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HPD seeks ban on spiked lug nut covers
[March 08, 2013]

HPD seeks ban on spiked lug nut covers

Mar 08, 2013 (The Honolulu Star-Advertiser - McClatchy-Tribune Information Services via COMTEX) -- A ban on spiked lug nut covers and other sharp objects that stick out from the wheel of a car is among the legislative proposals being pushed by the Honolulu Police Department this year.

Placed on the rims of trucks and some sedans, the sharp spikes can protrude as far out as 2 feet and could cause serious injury to motorists, cyclists and pedestrians, said HPD Capt. Paul Calvey.

They are commonly referred to as spikes, pokes and spinners. One brand is even named "the impaler," Calvey said.

The House and Senate swapped Senate Bill 337 and House Bill 146, which would ban what are defined as "dangerous wheels." The Senate version would ban anything protruding more than 2 inches from the rim, while the House version would prohibit anything that would make the wheel protrude "at least 4 inches." The Hawaii Transportation Association raised concerns that the legislation could affect commercial trucks that use long lug nut covers and suggested that the definition of "dangerous wheels" only apply to "ornamentation that extends at least 4 inches." Calvey said HPD is amenable to a longer limit so long as the lug nut covers do not pose a danger.

Both Ron's Performance Center and Revolution Motorsports reported they do not keep spiked lug nut covers in stock, but can special-order them. The ornamental parts can also be purchased over the Internet.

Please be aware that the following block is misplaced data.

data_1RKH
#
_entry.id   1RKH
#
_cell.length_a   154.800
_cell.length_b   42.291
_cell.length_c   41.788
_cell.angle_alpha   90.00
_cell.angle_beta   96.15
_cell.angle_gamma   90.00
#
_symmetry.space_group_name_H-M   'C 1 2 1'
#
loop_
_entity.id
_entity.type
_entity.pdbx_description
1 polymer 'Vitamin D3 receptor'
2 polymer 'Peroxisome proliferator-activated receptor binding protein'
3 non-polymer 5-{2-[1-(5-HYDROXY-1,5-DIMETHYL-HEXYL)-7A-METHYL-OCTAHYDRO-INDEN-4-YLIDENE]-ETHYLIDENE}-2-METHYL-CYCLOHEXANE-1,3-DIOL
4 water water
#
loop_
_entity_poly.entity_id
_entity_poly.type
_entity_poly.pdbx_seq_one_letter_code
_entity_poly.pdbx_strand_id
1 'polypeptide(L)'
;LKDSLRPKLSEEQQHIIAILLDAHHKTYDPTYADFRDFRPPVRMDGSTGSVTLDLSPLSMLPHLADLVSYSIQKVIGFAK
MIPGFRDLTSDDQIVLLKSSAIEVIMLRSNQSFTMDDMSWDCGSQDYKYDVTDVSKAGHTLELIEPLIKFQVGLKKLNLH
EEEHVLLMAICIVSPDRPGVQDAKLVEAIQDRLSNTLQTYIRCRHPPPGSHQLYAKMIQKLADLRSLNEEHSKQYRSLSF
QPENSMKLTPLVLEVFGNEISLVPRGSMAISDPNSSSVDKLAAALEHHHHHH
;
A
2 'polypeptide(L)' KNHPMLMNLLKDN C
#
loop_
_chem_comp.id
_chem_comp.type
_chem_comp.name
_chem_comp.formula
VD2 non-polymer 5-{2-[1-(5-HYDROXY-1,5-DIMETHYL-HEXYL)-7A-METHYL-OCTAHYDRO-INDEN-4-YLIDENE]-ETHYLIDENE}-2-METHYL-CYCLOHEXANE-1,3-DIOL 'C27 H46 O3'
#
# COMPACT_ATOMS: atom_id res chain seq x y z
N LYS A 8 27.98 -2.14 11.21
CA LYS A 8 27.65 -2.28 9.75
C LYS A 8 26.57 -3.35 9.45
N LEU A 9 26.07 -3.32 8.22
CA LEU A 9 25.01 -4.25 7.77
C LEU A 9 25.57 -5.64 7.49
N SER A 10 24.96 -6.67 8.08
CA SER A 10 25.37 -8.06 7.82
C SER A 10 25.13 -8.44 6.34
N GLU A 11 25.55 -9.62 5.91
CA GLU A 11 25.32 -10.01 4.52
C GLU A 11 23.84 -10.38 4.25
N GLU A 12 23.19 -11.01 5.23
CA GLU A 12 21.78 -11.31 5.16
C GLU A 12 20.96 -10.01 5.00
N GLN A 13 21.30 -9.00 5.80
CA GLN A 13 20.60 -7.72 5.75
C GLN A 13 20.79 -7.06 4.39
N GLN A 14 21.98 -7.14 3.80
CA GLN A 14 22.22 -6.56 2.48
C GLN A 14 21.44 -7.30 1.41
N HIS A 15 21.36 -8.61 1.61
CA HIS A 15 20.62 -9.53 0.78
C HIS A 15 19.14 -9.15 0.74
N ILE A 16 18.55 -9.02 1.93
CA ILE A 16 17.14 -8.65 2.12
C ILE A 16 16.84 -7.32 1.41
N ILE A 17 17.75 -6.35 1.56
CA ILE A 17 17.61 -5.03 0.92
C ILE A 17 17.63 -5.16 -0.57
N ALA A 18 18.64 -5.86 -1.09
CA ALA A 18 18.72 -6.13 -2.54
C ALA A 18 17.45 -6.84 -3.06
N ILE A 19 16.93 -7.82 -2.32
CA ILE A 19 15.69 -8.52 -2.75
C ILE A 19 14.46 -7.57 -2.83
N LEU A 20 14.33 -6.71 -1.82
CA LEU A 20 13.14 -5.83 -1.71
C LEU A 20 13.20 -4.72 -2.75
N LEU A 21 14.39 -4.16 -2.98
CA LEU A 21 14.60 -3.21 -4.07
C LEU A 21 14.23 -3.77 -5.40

David Silva, owner of Revolution Motorsports, said he sold "probably 20 sets" several years ago but likely has not sold any in the last two years.

They run from $5 to $8 for plastic covers to $50 to $60 for metal ones, Silva said. The ones he's sold extend between 4 and 6 inches from the rims.

Silva said he has only sold them to owners of semitrucks or trucks with dual rear wheels on both sides of the vehicle.

With a wider rear setup, the sharp lug nuts are typically used for the front wheels and should not be placed in the back, he said.

Silva said he has not seen the spikes installed on any sedans locally.

Designed as a style object, "it adds, as you see, a tremendous amount of character" for someone wanting to make a statement, he said.

Silva said he has not seen the bills and cannot comment on them until he does. However, he said, he won't sell or install anything illegal.

The dangerous-wheels legislation was only one of the subjects covered at an HPD presentation for lawmakers and the media at the Capitol on Thursday.

Other measures still alive midway through the 2013 legislative session that were highlighted by HPD brass included: --Bills designed to make it a felony to use a replica weapon while committing a robbery or making a threat against other people. Lawmakers should look at the issue from the perspective of victims, who usually will not be able to tell whether a weapon is real or simulated, said Maj. Richard Robinson.

--A bill creating a statewide ban on using cellphones and other electronic devices while driving. While each of the four counties currently has a cellphone ban, a statewide ban would allow the police departments to be eligible for federal highway dollars to enforce the bans, said Capt. Darren Izumo.

--A bill making it a felony to grab an officer's firearm while resisting arrest.

--Bills heightening the penalties for injuring substantially a police canine or other law enforcement officer.

HPD also reiterated its opposition to decriminalizing marijuana and support for bills outlawing Winner'z Zone sweepstakes machines. A federal judge ruled this week that the machines appear to be gambling devices under Hawaii law.

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